Stop, stay put, is first rule

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Dennis Clay

This is the third in a series of columns about survival training.

We have covered how easy it is for a person to become lost in the last two columns. First we had a youngster of 6 become lost by running in the wrong direction when he thought he was running to where his dad was waiting for him.

Last week we had an adult become lost by doing the same thing, walking in the wrong direction.

The first rule of survival is to stop and stay put. Trouble is, sometimes an adult is bull headed and too embarrassed to admit they are lost. The youth is simply scared.

Both need to be trained to stop and stay put. This can not be stressed enough. Talk about this and the other suggestions in this column around the campfire the night before the hike around the lake or anywhere in the woods.

Of course, any hiker, young or older, would be wise to take along a backpack with a few supplies inside, even on a 1.5 mile hike around Swan Lake. Inside could be a new snacks, a couple bottles of water, a space blanket and a two-way radio.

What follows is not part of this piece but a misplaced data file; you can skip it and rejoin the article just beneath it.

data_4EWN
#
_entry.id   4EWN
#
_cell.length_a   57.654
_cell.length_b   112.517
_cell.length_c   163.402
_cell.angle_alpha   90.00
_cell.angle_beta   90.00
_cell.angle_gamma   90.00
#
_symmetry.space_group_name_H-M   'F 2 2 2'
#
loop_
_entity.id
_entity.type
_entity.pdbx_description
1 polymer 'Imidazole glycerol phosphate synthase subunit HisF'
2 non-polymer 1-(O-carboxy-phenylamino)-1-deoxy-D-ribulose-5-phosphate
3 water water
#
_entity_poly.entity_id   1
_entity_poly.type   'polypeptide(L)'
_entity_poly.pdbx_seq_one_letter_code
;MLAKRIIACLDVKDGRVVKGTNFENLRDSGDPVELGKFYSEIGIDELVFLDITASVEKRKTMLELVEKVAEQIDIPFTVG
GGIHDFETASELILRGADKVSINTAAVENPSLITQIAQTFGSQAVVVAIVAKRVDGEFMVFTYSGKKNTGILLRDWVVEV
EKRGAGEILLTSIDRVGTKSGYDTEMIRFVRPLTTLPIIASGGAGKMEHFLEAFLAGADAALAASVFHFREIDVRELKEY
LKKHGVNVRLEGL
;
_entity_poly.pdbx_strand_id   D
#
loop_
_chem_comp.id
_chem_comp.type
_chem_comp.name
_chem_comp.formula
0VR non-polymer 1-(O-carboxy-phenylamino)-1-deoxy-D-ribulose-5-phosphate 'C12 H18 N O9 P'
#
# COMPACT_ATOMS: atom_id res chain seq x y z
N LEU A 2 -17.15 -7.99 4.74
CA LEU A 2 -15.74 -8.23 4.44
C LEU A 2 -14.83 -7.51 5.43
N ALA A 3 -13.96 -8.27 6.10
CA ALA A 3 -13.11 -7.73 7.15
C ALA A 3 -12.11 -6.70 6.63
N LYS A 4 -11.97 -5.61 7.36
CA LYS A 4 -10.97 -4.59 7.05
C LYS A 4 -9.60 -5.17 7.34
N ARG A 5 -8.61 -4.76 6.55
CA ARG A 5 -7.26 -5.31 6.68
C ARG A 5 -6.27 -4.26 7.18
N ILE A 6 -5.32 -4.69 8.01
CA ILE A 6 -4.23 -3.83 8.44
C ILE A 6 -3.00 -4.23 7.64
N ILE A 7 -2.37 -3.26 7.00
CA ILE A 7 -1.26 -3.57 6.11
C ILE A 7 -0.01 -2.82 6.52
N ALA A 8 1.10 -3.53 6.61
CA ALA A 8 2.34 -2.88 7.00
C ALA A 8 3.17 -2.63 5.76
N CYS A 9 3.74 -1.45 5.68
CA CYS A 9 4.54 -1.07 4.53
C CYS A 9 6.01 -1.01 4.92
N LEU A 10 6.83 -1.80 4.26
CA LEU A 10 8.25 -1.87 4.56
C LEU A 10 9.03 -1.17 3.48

The radios are becoming stronger and less expensive every year. Imagine how easy it would have been for the 6-year-old to grab the radio and ask for help. He was a quarter mile away from his father when he began running the wrong way.

This is where the training becomes important. Assign each member of the family a callsign and teach them how to operate the radio; push the button to talk, release the button to listen. Even if the lost person has a radio, they should stop and stay put.

There is a movement which encouraged youth to hug a tree. This has two purposes. First, it makes them stop and stay put. Second, children may or will feel better if they are hugging something.

When a person become lost, young or older, their job, yes it is a job, to begin building a shelter.

A shelter doesnít take much work, really, as pushing leaves and branches next to a natural pole or other naturally angled object will supply some type of shelter.

Sometimes there are evergreens with branches touching the ground. Even in rainy and snowy conditions the ground under these trees are bare and dry.

The lost personís job isnít finished when a shelter is complete, as no shelter is complete. This shelter should be improved each day. But always remember the first rule: Stop, stay put.

Next week: Even more survival tips.

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